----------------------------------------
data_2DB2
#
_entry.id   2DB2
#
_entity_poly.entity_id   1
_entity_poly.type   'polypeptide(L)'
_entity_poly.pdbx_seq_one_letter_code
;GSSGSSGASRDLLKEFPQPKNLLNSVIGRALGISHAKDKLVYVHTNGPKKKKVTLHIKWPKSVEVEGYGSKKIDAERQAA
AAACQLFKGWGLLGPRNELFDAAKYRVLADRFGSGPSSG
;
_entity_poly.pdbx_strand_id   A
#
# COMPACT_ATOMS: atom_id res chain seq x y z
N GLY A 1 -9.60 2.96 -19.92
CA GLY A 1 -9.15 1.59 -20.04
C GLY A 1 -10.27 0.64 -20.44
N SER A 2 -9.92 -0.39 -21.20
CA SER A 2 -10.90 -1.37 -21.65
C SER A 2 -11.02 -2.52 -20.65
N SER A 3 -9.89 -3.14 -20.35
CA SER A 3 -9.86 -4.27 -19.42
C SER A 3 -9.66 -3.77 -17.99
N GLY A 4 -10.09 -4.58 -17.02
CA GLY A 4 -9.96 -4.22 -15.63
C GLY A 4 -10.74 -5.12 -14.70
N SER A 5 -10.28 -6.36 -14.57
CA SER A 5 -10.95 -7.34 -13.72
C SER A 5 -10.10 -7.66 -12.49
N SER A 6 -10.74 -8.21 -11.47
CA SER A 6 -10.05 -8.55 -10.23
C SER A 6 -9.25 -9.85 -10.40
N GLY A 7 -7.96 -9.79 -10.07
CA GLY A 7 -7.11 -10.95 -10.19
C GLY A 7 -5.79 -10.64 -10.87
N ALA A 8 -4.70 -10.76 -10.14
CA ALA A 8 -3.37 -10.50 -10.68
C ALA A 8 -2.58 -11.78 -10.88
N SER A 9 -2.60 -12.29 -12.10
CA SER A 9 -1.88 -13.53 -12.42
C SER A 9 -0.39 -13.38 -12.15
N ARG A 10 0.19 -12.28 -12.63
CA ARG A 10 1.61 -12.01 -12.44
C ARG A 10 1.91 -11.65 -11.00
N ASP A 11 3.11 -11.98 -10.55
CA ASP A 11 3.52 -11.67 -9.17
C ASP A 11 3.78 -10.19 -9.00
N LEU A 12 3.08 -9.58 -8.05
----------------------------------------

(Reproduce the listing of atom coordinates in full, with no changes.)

data_2DB2
#
_entry.id   2DB2
#
_entity_poly.entity_id   1
_entity_poly.type   'polypeptide(L)'
_entity_poly.pdbx_seq_one_letter_code
;GSSGSSGASRDLLKEFPQPKNLLNSVIGRALGISHAKDKLVYVHTNGPKKKKVTLHIKWPKSVEVEGYGSKKIDAERQAA
AAACQLFKGWGLLGPRNELFDAAKYRVLADRFGSGPSSG
;
_entity_poly.pdbx_strand_id   A
#
# COMPACT_ATOMS: atom_id res chain seq x y z
N GLY A 1 -9.60 2.96 -19.92
CA GLY A 1 -9.15 1.59 -20.04
C GLY A 1 -10.27 0.64 -20.44
N SER A 2 -9.92 -0.39 -21.20
CA SER A 2 -10.90 -1.37 -21.65
C SER A 2 -11.02 -2.52 -20.65
N SER A 3 -9.89 -3.14 -20.35
CA SER A 3 -9.86 -4.27 -19.42
C SER A 3 -9.66 -3.77 -17.99
N GLY A 4 -10.09 -4.58 -17.02
CA GLY A 4 -9.96 -4.22 -15.63
C GLY A 4 -10.74 -5.12 -14.70
N SER A 5 -10.28 -6.36 -14.57
CA SER A 5 -10.95 -7.34 -13.72
C SER A 5 -10.10 -7.66 -12.49
N SER A 6 -10.74 -8.21 -11.47
CA SER A 6 -10.05 -8.55 -10.23
C SER A 6 -9.25 -9.85 -10.40
N GLY A 7 -7.96 -9.79 -10.07
CA GLY A 7 -7.11 -10.95 -10.19
C GLY A 7 -5.79 -10.64 -10.87
N ALA A 8 -4.70 -10.76 -10.14
CA ALA A 8 -3.37 -10.50 -10.68
C ALA A 8 -2.58 -11.78 -10.88
N SER A 9 -2.60 -12.29 -12.10
CA SER A 9 -1.88 -13.53 -12.42
C SER A 9 -0.39 -13.38 -12.15
N ARG A 10 0.19 -12.28 -12.63
CA ARG A 10 1.61 -12.01 -12.44
C ARG A 10 1.91 -11.65 -11.00
N ASP A 11 3.11 -11.98 -10.55
CA ASP A 11 3.52 -11.67 -9.17
C ASP A 11 3.78 -10.19 -9.00
N LEU A 12 3.08 -9.58 -8.05